you were asked about chlorine content and now you come up with "purple" meaning you are referring to the pH of your water. by the way, pH is not measured in ppm!

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Naam:

Yes indeed, I already held up my hands and said I know very little, if I knew it all like you mate then I would not be asking these questions in the first place. Yes, new to pools so need help....you don't want to help, then go and find another hobby instead of being a negative poster, all of the other posters have been helpful, apart from you

FYI, the strips I use, free chlorine ranges from a Tuscany cream to a Barney purple.

As I said, if you do not have anything constructive to add then don't post.....what's the point otherwise?

Edited by mike1963
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Naam I've never heard of adding DE powder to a sand filter but if it works for you great. However, It would seem to me to be a whole lot easier to either change your filter to a DE filter or change the media to a better media.

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Naam I've never heard of adding DE powder to a sand filter but if it works for you great. However, It would seem to me to be a whole lot easier to either change your filter to a DE filter or change the media to a better media.

i am not unhappy with the sand filter especially with the added use of DE which in my case is more than adequate.

reason: my pool is integrated in the house, i.e. completely enclosed meaning no airborne dust/dirt, leaves, frogs, rain, sunrays causing algae bloom, etc. contaminating my pool water. Cl content less than 0.5 ppm (formerly used H2O2), a Cl shock and DE every three months provide crystal clear and bacteria free water. daily pumping/filtering time 1.5 hrs only. disadvantage: from end of october till mid march i have to heat my pool.

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Naam I believe Mike's referring to the color chart on the test strip package.

that measures chlorine in ppm and the chlorine contents was "somewhere between 6 and 10pp before Cl was added"?

george, on 2011-08-11 21:05:49, said: What's your chlorine readings (chlorine, free chlorine)?
mike1963, on 2011-08-11 21:22:56, said: Somewhere between 6 and 10 ppm.... before the chlorine was added

i rest my case! :lol:

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[quote name='Naam'

i rest my case! :lol:

And it came to pass, that Naam was chosen to speak with The Lord (well he wasn't really chosen, he just told everyone that he was an authoritative expert on everything and they believed him.....you know how these things go) about his people.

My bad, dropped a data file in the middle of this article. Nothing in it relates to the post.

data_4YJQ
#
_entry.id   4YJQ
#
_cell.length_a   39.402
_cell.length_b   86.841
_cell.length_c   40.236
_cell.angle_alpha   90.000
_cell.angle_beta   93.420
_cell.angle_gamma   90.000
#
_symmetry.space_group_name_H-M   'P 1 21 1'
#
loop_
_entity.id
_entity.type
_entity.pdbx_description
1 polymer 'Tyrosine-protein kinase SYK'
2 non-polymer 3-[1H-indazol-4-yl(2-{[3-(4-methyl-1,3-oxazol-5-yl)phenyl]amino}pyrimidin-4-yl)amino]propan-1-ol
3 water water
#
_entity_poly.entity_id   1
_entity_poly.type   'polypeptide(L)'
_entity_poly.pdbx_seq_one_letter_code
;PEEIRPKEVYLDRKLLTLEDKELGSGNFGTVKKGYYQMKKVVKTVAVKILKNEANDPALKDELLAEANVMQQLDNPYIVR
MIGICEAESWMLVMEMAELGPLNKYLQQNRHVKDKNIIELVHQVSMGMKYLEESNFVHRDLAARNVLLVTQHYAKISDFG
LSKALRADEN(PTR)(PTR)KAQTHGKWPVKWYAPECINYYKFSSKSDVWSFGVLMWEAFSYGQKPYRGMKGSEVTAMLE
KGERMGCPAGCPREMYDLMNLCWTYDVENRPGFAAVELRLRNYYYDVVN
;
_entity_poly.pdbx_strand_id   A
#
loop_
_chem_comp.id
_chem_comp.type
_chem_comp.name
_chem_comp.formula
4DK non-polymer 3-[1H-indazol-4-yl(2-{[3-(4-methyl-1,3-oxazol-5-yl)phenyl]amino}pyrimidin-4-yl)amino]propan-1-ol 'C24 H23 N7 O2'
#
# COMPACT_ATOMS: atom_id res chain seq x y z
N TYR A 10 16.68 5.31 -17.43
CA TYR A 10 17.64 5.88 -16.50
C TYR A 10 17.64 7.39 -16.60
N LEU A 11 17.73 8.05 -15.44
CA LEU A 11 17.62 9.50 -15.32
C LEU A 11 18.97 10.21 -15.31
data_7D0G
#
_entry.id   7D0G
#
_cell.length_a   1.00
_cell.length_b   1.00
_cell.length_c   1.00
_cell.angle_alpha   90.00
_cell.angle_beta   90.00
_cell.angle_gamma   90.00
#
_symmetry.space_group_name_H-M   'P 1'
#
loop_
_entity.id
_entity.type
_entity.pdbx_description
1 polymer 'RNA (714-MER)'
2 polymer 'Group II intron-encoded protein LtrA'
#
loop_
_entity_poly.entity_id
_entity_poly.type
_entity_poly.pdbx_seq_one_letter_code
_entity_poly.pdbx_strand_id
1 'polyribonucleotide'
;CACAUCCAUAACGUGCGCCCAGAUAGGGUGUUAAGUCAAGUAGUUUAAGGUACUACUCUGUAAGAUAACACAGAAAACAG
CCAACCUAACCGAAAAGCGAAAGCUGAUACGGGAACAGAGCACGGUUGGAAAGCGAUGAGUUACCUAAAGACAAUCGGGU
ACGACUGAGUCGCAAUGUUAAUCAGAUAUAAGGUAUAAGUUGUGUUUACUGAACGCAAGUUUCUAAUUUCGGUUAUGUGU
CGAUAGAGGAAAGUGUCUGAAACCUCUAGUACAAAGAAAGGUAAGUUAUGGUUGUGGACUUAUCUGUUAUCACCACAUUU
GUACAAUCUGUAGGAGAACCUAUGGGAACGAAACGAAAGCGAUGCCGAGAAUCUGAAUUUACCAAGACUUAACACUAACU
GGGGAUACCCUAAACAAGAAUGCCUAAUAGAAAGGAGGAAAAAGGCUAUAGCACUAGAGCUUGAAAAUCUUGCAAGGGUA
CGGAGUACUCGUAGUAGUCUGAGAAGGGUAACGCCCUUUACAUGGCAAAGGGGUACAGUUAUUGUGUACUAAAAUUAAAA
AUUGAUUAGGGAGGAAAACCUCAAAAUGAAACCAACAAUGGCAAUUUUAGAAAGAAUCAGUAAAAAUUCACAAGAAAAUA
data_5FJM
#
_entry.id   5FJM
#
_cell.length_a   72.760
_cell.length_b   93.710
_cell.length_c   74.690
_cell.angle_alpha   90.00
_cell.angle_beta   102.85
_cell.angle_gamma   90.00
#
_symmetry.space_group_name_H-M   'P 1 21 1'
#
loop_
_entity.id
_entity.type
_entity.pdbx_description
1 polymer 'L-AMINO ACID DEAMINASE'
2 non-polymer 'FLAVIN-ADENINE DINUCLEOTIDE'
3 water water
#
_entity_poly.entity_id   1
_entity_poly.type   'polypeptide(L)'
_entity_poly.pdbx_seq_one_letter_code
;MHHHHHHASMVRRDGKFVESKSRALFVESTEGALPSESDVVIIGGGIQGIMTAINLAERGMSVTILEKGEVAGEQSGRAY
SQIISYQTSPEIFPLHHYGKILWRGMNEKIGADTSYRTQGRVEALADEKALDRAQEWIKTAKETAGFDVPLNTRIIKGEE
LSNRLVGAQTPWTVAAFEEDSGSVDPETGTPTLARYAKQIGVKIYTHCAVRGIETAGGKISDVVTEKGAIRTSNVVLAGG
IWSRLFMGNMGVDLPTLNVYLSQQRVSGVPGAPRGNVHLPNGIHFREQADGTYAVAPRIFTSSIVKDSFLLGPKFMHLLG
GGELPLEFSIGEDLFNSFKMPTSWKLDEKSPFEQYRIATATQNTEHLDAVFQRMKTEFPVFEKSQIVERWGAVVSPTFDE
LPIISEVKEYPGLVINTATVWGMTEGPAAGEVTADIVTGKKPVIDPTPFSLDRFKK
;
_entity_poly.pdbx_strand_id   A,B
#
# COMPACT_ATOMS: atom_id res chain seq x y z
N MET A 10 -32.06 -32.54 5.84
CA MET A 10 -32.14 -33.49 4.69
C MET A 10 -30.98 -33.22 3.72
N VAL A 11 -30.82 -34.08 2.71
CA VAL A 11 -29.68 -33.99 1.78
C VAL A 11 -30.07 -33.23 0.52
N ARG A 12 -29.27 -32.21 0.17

And The Lord spoke unto Naam and said, "Naam, you are to do this one final act for me and your people, the people of Posting Land, I shall only ask this of you once, and once only, not twice, nor thrice, once and once only, I expect you to obey the will of your Lord". "What would you have me do My Lord" Naam asked gingerly.

With great flashes of lightning, deafening claps of thunder, swirling rains and howling winds, The Lord spoke unto Naam and said...............Naam, GO FORTH, GO FORTH INTO THE WILDERNESS, GO FORTH AND MULTIPLY, GO FORTH AND MULTIPLY AS MANY TIMES AS YOU SEE FIT."

And the peoples of Posting Land hoped and prayed that Naam would do as the Lord had asked and GO FORTH AND MULTIPLY.

Michaelmus 15:8

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If you are considering changing the sand in your filter go for glass filter media. It is more expensive than sand but much better. Check it out with Google. I recently had a similar problem with a customer's pool & in the end we added flocculant which cleared up the problem.

Edited by Valentine
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And the peoples of Posting Land hoped and prayed that Naam would do as the Lord had asked and GO FORTH AND MULTIPLY.

Naam however couldn't care less what the people hoped for. he remained in his chosen place, vowed to continue to enlighten the ignorants and point out rubbish if and when presented whether the infidels liked it or not. needless to say that the infidels did not like Naam's questioning and kept on shooting their own feet the blooming algae in their pools with... deep purple coloured parts per million.

av-11672.gif